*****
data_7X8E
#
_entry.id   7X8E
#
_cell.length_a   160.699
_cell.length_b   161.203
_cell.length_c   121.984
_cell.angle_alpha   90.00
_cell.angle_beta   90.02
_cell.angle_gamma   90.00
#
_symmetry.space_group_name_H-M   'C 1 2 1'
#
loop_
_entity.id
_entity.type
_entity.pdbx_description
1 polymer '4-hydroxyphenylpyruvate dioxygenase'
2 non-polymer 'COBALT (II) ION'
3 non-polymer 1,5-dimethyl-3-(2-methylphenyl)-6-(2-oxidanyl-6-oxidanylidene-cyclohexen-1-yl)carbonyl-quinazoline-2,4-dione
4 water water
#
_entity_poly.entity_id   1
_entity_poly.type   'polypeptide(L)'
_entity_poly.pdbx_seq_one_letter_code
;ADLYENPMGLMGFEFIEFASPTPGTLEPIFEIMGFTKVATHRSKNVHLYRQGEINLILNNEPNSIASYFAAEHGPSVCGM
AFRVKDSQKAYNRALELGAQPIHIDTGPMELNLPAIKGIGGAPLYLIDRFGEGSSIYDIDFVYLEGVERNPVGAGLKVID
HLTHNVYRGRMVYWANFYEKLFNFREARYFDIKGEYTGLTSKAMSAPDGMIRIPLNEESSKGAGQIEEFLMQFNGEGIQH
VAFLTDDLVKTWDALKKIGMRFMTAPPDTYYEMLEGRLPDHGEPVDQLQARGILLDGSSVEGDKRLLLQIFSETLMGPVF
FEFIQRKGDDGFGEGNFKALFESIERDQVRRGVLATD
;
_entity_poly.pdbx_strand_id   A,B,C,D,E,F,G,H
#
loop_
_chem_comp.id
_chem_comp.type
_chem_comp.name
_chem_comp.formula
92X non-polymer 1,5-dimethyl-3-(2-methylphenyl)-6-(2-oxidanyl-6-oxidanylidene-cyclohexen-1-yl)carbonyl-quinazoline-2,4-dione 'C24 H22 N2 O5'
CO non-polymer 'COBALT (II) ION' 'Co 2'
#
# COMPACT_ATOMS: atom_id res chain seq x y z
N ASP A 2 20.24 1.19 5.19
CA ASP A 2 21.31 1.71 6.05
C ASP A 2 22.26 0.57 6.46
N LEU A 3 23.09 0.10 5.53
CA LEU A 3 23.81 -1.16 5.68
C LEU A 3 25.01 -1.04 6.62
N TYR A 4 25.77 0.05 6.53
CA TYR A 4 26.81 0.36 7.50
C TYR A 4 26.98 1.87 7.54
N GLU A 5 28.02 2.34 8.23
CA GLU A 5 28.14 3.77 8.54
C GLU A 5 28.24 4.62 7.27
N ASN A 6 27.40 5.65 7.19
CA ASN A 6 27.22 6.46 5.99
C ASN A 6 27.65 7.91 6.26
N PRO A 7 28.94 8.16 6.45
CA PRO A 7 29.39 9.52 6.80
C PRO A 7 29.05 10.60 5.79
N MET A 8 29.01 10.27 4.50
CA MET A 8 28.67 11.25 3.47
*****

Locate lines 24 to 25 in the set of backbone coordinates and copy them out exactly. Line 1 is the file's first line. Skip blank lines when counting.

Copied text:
_entity_poly.type   'polypeptide(L)'
_entity_poly.pdbx_seq_one_letter_code